Whether you’re experimenting on a single service or at scale on an entire digital platform, running a Chaos Day is an investment of time and energy that benefits from being mapped out.
Whilst the process steps are the same regardless of scale, the organisational complexity, commitment and elapsed time increase with the number of services and teams involved. Because of this, our experience is to start small, so you can learn and adapt the process to your particular context. Pick one service or team to start with, not an entire engineering platform or group of teams, then incrementally grow with each subsequent Chaos Day.
The timeline below maps out the end-to-end process. The suggested elapsed time is based on experience running Chaos Days with few teams. If you’re scaling up to 5 or more teams, we’d recommend allowing 2-4 weeks for experiment design; other durations should be kept about the same.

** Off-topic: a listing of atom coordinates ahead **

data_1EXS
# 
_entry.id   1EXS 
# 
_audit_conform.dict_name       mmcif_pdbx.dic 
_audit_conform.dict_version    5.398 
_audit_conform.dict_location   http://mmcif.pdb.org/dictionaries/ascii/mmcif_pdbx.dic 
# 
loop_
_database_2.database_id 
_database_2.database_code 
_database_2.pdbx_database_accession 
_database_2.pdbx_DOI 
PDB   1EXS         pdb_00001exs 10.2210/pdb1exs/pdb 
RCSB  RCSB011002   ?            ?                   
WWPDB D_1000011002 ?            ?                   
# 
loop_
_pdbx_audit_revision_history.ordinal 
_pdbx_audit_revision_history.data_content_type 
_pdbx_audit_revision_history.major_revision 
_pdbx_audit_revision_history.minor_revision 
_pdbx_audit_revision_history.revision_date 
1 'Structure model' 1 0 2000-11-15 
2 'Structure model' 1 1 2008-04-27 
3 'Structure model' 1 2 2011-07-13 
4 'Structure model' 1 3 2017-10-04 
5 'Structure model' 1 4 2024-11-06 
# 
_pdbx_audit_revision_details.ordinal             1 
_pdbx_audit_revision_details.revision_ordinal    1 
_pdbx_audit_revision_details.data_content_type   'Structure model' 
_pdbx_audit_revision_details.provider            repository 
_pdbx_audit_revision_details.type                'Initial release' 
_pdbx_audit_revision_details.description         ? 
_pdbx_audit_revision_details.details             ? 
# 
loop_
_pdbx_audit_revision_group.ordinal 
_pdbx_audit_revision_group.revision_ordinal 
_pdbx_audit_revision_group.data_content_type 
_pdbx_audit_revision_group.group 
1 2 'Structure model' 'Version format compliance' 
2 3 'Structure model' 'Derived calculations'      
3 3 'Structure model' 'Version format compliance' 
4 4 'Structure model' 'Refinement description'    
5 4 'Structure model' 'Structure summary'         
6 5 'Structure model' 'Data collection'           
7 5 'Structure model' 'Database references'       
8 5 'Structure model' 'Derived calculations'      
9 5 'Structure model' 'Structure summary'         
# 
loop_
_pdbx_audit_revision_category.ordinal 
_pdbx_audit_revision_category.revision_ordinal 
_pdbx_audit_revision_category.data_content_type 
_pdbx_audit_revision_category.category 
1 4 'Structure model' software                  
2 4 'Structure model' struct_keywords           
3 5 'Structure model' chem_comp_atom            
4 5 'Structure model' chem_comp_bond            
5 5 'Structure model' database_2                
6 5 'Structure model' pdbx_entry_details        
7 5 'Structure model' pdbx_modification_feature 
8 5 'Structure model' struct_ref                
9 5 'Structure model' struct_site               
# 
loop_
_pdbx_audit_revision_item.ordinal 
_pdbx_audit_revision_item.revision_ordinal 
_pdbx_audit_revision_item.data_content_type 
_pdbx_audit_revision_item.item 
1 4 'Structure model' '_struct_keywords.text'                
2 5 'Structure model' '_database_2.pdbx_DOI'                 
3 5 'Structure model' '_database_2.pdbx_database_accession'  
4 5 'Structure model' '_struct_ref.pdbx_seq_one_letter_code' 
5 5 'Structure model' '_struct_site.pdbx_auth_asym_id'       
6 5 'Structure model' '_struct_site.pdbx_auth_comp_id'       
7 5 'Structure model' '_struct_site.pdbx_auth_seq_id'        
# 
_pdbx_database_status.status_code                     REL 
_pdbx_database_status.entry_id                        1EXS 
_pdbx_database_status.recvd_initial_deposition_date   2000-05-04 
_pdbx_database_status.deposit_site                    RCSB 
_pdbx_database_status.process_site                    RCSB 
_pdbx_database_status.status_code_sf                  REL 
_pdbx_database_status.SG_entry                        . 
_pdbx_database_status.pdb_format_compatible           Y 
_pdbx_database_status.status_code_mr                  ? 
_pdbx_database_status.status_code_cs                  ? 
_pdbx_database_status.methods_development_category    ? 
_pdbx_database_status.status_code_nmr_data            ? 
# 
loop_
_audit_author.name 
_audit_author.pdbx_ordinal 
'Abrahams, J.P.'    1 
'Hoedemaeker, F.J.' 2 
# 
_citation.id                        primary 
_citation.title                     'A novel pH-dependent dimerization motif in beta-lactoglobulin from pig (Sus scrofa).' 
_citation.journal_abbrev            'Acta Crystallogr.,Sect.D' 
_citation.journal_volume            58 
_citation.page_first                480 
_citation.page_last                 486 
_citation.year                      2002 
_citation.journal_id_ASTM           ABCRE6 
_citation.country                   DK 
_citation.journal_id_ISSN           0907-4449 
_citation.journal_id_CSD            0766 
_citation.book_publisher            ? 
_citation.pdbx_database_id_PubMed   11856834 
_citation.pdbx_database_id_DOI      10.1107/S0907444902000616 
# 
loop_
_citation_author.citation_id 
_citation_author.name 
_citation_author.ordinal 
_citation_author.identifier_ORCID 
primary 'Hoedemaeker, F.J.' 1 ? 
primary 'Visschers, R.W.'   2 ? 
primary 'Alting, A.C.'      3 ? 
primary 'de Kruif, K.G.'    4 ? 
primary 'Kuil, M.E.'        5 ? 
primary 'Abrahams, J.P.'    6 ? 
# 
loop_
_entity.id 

John Lewis & Partners has 25 product teams, building 40 services on their digital platform, which is built and run by two platform teams. There’s around 100 microservices, internal and external components, and downstream dependencies. As Digital Platform Enablement Lead, one of my goals was to help product teams deliver more resilient systems. Running a Chaos Day is a great way to foster an effective incident response, so I brought Lyndsay in to guide us through our first foray.
We used a regular, cross-team, community session to introduce chaos engineering by presenting our experience of running Chaos Days in the public sector. This created an appetite within teams to learn more. For the inaugural Chaos Day, we had just one platform and one product team together. It was a big success, with many lessons learned by the teams about their own systems plus chaos engineering itself. The participants shared these lessons out to all the other teams using their standard post-incident review process, followed by a presentation of key outcomes at their next cross-team community session.
Starting small helped John Lewis & Partners learn and develop a repeatable, scalable approach that they are now replicating out to many more teams.